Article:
Culture's Role in Marketers' Ethical Decision Making

Katharina Auer-Srnka

In an increasingly multicultural marketing context, the question of the compatibility of ethical values across cultural borders has gained much in importance over the past decades. Given that more and more countries with rapid economic development are being integrated into world markets, culture needs to be understood as a multidimensional phenomenon that comprises more than just nationality. Today, marketers operating in the multicultural scene face two important questions: What is culture in the marketing context? And more importantly: What is the role of culture as a factor influencing individual ethical decision making? This article shall provide answers to both questions. In the first section, a multidimensional culture-concept is suggested. Drawing on theoretical concepts proposed in anthropology, psychology, and sociology, culture is described as a complex phenomenon rooted in the ideas and values shared by a group. Four distinct culture levels are distinguished: political and economic forces (supra level), national identity (macro level), professional and industry norms (meso level), and organizational, family, or clan value systems (micro level). While supra-and macroculture are defined as dimensions of the wider cultural environment, meso-and microculture are subsumed under the notion of closer cultural environment. To clarify the role of culture in ethical decision-making among marketers, relevant models proposed in the literature are reviewed in the second section. Total models of ethical decision making in marketing are discussed, in particular those developed by Hunt and Vitell (1986; 1991), Ferrell and Gresham (1985), and Ferrell, Gresham, and Fraedrich (1989). The review of these earlier models and other contributions to marketing literature reveals that ethical decision making represents a fixed sequence of stages – comprising moral perception, reasoning (or evaluation), judgment, intention, behavior, behavioral evaluation – and includes the underlying constructs attitudes and values. While the earlier works focused on the cognitive dimensions and the cognition-behavior relationship, this research investigates the whole "affective-cognitive-behavioral" spectrum of ethical decision making and identifies the cultural factors influencing this process. It thereby takes a comprehensive, integrative approach: Besides environmental factors – which are central in this article and comprise the various cultural determinants of ethical decision making at the supra, the macro, the meso, and the micro level – concurrent individual, situational, and issue-contingent factors are also considered.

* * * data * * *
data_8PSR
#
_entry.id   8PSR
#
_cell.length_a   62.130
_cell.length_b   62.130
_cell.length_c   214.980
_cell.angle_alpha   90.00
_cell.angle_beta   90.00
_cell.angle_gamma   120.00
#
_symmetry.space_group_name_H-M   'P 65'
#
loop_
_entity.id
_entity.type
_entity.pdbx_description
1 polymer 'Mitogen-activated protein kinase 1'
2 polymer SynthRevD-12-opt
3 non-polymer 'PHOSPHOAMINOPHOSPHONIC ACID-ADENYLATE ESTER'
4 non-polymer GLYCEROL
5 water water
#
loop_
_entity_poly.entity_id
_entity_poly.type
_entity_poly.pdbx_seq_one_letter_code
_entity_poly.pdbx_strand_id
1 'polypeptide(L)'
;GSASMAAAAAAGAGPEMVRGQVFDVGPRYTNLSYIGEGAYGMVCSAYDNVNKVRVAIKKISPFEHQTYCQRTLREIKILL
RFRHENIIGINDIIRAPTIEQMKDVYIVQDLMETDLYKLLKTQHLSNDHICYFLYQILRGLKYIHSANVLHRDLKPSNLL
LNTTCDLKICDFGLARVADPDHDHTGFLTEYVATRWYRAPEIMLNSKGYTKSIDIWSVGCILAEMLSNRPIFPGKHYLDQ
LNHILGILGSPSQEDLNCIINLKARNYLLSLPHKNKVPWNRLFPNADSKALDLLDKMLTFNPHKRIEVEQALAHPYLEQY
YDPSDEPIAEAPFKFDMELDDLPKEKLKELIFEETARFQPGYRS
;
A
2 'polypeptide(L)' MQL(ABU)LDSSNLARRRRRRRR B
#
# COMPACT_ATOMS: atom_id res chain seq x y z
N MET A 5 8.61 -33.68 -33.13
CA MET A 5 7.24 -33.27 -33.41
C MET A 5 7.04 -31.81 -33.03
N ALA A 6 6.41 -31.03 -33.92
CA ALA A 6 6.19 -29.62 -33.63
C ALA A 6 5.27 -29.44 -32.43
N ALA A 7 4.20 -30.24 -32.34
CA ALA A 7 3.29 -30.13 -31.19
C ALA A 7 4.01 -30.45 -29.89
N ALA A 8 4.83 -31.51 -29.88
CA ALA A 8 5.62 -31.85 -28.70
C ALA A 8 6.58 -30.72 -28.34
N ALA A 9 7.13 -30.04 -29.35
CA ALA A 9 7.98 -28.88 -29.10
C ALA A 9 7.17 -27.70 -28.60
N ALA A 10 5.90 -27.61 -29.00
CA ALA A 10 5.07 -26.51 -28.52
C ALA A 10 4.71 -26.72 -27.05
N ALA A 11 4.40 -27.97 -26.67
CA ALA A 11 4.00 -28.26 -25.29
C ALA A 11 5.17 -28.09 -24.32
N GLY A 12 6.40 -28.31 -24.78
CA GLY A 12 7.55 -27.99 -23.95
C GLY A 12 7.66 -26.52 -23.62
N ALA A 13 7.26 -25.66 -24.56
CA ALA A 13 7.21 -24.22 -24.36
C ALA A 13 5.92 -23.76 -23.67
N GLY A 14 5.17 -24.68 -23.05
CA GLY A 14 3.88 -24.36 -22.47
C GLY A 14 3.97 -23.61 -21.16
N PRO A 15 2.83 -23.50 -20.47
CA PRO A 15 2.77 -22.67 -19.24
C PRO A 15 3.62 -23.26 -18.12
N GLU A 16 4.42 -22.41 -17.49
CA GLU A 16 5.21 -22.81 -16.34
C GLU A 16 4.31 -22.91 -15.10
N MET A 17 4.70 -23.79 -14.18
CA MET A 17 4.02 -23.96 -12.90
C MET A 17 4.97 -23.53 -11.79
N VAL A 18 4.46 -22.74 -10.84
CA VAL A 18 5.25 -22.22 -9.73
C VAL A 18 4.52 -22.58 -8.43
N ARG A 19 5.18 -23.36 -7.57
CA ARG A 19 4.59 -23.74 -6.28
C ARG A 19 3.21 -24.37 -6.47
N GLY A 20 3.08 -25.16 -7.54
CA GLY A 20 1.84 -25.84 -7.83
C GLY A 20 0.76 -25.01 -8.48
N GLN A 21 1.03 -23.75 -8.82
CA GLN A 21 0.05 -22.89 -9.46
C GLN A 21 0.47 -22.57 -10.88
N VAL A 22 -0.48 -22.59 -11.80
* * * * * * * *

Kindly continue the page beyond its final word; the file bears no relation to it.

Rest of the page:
Institut für Rechnungswesen, Innovation und Strategie
volume 2004
ÖFOS 2012
5020 Wirtschaftswissenschaften
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